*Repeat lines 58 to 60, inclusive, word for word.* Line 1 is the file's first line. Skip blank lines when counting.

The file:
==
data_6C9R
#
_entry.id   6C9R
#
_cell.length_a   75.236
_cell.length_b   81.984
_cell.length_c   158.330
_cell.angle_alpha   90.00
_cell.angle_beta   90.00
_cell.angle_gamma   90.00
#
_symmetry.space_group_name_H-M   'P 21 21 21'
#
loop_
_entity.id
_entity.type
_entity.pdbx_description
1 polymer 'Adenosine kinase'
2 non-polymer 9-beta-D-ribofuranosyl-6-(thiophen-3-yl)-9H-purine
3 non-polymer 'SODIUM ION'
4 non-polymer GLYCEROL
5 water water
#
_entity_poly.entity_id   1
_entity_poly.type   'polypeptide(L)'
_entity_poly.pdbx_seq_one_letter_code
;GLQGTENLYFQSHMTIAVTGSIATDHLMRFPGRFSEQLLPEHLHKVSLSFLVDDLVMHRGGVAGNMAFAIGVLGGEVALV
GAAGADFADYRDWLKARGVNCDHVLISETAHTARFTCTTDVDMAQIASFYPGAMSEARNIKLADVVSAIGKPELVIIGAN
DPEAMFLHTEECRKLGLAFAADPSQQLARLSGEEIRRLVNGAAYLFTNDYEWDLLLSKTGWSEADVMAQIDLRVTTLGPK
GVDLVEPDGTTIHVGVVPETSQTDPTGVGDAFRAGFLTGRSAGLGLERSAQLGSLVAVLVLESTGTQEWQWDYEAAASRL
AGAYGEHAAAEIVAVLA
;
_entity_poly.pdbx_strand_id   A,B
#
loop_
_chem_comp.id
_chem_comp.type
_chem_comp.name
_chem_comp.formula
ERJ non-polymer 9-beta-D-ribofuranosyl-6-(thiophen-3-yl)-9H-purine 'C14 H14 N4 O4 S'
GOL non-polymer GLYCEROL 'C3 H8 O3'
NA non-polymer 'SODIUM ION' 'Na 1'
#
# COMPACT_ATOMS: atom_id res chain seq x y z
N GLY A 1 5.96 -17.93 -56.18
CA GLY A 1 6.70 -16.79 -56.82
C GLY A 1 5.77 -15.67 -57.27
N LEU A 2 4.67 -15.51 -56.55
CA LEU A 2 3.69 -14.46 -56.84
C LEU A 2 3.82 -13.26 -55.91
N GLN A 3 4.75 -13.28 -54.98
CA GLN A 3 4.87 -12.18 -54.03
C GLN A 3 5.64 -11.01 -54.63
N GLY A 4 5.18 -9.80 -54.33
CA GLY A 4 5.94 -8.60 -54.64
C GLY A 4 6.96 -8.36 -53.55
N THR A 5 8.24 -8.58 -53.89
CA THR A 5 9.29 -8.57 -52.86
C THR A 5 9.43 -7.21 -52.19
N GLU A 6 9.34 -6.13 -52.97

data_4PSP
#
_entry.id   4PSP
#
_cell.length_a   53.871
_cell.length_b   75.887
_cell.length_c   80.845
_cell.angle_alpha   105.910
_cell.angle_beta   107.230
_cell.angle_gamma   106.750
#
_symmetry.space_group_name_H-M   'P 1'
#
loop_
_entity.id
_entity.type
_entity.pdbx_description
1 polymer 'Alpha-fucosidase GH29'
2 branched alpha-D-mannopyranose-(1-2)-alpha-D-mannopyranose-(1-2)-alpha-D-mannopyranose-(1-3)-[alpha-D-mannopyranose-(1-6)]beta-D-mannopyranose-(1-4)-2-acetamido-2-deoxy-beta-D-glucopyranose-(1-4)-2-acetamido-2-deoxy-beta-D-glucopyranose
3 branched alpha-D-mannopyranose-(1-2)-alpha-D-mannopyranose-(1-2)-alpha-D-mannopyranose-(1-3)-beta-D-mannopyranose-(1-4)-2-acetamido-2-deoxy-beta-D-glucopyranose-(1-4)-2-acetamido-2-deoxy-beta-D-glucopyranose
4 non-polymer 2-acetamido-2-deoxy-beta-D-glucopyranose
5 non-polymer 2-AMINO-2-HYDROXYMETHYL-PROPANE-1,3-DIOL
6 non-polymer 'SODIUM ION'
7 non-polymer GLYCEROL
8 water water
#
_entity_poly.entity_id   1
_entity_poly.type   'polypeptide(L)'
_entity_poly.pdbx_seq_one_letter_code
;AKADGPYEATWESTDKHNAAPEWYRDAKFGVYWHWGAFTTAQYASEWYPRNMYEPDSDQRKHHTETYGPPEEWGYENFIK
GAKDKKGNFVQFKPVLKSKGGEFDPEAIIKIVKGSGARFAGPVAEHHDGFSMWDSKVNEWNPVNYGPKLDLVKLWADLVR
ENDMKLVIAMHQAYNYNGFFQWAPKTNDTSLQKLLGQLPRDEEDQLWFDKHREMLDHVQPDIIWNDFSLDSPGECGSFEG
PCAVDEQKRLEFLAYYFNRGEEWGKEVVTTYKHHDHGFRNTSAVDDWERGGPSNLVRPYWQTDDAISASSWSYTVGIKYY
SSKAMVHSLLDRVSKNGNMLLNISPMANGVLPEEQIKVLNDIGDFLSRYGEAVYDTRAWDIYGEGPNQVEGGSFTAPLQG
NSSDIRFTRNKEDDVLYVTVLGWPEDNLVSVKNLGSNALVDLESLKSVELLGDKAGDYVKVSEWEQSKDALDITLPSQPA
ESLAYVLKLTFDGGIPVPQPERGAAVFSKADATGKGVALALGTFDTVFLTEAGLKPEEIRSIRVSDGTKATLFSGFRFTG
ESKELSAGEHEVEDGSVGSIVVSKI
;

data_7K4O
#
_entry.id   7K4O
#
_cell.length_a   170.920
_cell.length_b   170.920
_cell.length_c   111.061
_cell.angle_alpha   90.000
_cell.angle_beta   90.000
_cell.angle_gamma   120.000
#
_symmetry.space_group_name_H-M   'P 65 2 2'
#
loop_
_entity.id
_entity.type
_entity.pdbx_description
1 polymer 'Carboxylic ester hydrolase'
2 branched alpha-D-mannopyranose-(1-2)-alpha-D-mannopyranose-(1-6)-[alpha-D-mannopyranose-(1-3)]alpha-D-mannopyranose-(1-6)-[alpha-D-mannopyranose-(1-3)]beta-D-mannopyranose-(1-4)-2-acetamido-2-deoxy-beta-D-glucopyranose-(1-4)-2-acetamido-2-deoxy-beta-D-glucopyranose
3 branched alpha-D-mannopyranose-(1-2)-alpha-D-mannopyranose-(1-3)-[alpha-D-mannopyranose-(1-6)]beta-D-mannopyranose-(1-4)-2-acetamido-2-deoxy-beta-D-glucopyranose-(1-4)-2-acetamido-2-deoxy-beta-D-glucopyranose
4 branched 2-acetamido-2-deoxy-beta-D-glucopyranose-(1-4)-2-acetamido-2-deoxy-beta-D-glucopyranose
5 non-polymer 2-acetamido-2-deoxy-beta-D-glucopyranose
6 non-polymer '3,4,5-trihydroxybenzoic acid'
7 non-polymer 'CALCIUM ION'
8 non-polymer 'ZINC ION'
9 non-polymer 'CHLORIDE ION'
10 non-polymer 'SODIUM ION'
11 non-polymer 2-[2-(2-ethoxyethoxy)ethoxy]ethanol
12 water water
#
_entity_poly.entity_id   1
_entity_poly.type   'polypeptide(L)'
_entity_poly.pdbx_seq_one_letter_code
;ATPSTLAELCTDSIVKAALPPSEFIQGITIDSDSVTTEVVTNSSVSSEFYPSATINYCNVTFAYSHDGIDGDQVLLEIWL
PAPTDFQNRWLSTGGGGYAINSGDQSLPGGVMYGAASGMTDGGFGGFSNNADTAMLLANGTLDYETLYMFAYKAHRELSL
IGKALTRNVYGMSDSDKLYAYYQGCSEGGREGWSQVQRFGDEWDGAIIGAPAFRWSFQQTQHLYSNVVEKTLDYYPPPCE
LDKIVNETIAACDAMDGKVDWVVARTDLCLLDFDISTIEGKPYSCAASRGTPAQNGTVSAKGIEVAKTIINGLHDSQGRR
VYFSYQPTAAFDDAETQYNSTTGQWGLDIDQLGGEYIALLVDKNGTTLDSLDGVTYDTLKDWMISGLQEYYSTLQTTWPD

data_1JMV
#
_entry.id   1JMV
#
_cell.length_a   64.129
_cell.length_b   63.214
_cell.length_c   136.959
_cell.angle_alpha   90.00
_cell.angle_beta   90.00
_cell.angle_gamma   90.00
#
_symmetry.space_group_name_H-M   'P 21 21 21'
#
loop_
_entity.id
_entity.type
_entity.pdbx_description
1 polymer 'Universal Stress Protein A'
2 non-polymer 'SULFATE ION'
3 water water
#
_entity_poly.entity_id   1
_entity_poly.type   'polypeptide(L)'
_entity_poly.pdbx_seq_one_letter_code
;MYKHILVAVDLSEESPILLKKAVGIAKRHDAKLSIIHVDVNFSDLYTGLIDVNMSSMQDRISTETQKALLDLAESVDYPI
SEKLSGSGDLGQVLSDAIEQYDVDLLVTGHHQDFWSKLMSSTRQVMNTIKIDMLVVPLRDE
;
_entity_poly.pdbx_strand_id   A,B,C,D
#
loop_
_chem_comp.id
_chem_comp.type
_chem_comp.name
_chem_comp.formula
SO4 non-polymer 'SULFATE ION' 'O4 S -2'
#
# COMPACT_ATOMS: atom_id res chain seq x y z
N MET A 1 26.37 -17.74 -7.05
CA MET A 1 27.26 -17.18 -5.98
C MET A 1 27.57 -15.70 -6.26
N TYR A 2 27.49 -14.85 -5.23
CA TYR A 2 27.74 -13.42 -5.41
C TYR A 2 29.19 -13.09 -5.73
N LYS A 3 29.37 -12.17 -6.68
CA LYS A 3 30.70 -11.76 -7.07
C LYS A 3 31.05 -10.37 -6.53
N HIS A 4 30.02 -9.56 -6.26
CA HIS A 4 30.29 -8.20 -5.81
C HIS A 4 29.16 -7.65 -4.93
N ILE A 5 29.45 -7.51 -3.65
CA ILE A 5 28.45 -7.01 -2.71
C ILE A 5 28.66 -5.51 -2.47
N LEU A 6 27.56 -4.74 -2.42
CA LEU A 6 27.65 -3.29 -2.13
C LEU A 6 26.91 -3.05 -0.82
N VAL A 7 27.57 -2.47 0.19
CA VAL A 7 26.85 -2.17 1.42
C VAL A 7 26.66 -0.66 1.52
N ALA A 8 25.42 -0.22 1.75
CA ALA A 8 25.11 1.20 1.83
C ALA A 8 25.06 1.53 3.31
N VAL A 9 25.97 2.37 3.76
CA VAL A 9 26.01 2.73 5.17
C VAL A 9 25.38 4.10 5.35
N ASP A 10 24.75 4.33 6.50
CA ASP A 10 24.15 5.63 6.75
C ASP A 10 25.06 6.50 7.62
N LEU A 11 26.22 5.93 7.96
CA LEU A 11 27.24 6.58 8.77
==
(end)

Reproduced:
CA THR A 5 9.29 -8.57 -52.86
C THR A 5 9.43 -7.21 -52.19
N GLU A 6 9.34 -6.13 -52.97